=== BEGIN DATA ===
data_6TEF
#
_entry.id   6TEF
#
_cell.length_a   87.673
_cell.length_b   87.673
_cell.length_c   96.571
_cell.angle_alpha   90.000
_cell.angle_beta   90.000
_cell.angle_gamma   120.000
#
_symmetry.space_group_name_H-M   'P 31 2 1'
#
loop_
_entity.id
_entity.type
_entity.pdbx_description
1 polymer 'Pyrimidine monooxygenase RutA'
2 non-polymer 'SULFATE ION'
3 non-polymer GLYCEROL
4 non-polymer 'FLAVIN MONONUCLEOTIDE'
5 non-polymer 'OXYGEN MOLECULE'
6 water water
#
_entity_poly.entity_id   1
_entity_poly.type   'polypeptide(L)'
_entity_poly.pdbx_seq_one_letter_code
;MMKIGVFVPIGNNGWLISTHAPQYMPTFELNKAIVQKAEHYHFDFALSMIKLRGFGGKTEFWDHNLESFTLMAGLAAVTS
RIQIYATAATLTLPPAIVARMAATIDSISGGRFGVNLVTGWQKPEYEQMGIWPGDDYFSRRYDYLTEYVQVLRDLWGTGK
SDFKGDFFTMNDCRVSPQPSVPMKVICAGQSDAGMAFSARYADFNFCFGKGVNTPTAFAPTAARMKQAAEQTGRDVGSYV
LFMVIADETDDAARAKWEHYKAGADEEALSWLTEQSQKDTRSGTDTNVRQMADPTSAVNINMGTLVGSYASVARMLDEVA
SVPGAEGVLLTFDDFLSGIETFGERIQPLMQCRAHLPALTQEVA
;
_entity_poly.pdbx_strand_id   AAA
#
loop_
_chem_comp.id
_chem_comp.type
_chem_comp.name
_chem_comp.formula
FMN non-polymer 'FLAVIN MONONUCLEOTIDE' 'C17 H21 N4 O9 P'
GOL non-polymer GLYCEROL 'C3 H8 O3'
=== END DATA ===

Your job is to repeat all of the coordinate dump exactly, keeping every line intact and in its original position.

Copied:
data_6TEF
#
_entry.id   6TEF
#
_cell.length_a   87.673
_cell.length_b   87.673
_cell.length_c   96.571
_cell.angle_alpha   90.000
_cell.angle_beta   90.000
_cell.angle_gamma   120.000
#
_symmetry.space_group_name_H-M   'P 31 2 1'
#
loop_
_entity.id
_entity.type
_entity.pdbx_description
1 polymer 'Pyrimidine monooxygenase RutA'
2 non-polymer 'SULFATE ION'
3 non-polymer GLYCEROL
4 non-polymer 'FLAVIN MONONUCLEOTIDE'
5 non-polymer 'OXYGEN MOLECULE'
6 water water
#
_entity_poly.entity_id   1
_entity_poly.type   'polypeptide(L)'
_entity_poly.pdbx_seq_one_letter_code
;MMKIGVFVPIGNNGWLISTHAPQYMPTFELNKAIVQKAEHYHFDFALSMIKLRGFGGKTEFWDHNLESFTLMAGLAAVTS
RIQIYATAATLTLPPAIVARMAATIDSISGGRFGVNLVTGWQKPEYEQMGIWPGDDYFSRRYDYLTEYVQVLRDLWGTGK
SDFKGDFFTMNDCRVSPQPSVPMKVICAGQSDAGMAFSARYADFNFCFGKGVNTPTAFAPTAARMKQAAEQTGRDVGSYV
LFMVIADETDDAARAKWEHYKAGADEEALSWLTEQSQKDTRSGTDTNVRQMADPTSAVNINMGTLVGSYASVARMLDEVA
SVPGAEGVLLTFDDFLSGIETFGERIQPLMQCRAHLPALTQEVA
;
_entity_poly.pdbx_strand_id   AAA
#
loop_
_chem_comp.id
_chem_comp.type
_chem_comp.name
_chem_comp.formula
FMN non-polymer 'FLAVIN MONONUCLEOTIDE' 'C17 H21 N4 O9 P'
GOL non-polymer GLYCEROL 'C3 H8 O3'